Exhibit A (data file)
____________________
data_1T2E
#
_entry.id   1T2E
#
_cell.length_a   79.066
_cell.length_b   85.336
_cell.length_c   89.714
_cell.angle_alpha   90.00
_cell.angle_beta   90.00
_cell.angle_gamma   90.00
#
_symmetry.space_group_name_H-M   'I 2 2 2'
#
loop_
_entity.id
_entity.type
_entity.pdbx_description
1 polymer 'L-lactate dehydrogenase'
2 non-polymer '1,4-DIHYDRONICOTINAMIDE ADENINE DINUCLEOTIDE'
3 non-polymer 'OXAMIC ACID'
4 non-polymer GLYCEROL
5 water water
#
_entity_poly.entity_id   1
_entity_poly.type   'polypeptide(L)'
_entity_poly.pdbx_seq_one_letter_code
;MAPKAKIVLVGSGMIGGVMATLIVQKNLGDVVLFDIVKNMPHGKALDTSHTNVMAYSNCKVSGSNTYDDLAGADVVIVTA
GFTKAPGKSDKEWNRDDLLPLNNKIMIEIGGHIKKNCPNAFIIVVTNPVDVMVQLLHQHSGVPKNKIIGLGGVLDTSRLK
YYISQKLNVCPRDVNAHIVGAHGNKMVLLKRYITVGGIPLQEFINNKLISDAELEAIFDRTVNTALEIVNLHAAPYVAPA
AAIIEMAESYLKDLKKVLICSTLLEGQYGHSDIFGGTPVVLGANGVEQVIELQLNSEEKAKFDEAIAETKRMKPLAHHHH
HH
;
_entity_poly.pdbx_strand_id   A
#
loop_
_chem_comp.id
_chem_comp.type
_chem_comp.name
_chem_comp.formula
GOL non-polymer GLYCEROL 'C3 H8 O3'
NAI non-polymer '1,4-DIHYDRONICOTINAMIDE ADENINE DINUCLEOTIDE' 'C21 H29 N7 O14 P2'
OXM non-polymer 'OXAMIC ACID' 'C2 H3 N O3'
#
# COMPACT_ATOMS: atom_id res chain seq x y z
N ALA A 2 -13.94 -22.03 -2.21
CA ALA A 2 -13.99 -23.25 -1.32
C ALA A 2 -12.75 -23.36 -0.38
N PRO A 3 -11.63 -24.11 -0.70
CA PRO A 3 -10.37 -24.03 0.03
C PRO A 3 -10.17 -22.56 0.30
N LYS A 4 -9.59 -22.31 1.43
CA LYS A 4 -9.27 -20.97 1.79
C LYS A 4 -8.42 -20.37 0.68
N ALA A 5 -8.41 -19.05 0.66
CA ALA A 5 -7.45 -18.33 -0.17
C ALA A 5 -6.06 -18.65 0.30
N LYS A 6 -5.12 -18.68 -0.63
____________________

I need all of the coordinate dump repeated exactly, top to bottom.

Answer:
data_1T2E
#
_entry.id   1T2E
#
_cell.length_a   79.066
_cell.length_b   85.336
_cell.length_c   89.714
_cell.angle_alpha   90.00
_cell.angle_beta   90.00
_cell.angle_gamma   90.00
#
_symmetry.space_group_name_H-M   'I 2 2 2'
#
loop_
_entity.id
_entity.type
_entity.pdbx_description
1 polymer 'L-lactate dehydrogenase'
2 non-polymer '1,4-DIHYDRONICOTINAMIDE ADENINE DINUCLEOTIDE'
3 non-polymer 'OXAMIC ACID'
4 non-polymer GLYCEROL
5 water water
#
_entity_poly.entity_id   1
_entity_poly.type   'polypeptide(L)'
_entity_poly.pdbx_seq_one_letter_code
;MAPKAKIVLVGSGMIGGVMATLIVQKNLGDVVLFDIVKNMPHGKALDTSHTNVMAYSNCKVSGSNTYDDLAGADVVIVTA
GFTKAPGKSDKEWNRDDLLPLNNKIMIEIGGHIKKNCPNAFIIVVTNPVDVMVQLLHQHSGVPKNKIIGLGGVLDTSRLK
YYISQKLNVCPRDVNAHIVGAHGNKMVLLKRYITVGGIPLQEFINNKLISDAELEAIFDRTVNTALEIVNLHAAPYVAPA
AAIIEMAESYLKDLKKVLICSTLLEGQYGHSDIFGGTPVVLGANGVEQVIELQLNSEEKAKFDEAIAETKRMKPLAHHHH
HH
;
_entity_poly.pdbx_strand_id   A
#
loop_
_chem_comp.id
_chem_comp.type
_chem_comp.name
_chem_comp.formula
GOL non-polymer GLYCEROL 'C3 H8 O3'
NAI non-polymer '1,4-DIHYDRONICOTINAMIDE ADENINE DINUCLEOTIDE' 'C21 H29 N7 O14 P2'
OXM non-polymer 'OXAMIC ACID' 'C2 H3 N O3'
#
# COMPACT_ATOMS: atom_id res chain seq x y z
N ALA A 2 -13.94 -22.03 -2.21
CA ALA A 2 -13.99 -23.25 -1.32
C ALA A 2 -12.75 -23.36 -0.38
N PRO A 3 -11.63 -24.11 -0.70
CA PRO A 3 -10.37 -24.03 0.03
C PRO A 3 -10.17 -22.56 0.30
N LYS A 4 -9.59 -22.31 1.43
CA LYS A 4 -9.27 -20.97 1.79
C LYS A 4 -8.42 -20.37 0.68
N ALA A 5 -8.41 -19.05 0.66
CA ALA A 5 -7.45 -18.33 -0.17
C ALA A 5 -6.06 -18.65 0.30
N LYS A 6 -5.12 -18.68 -0.63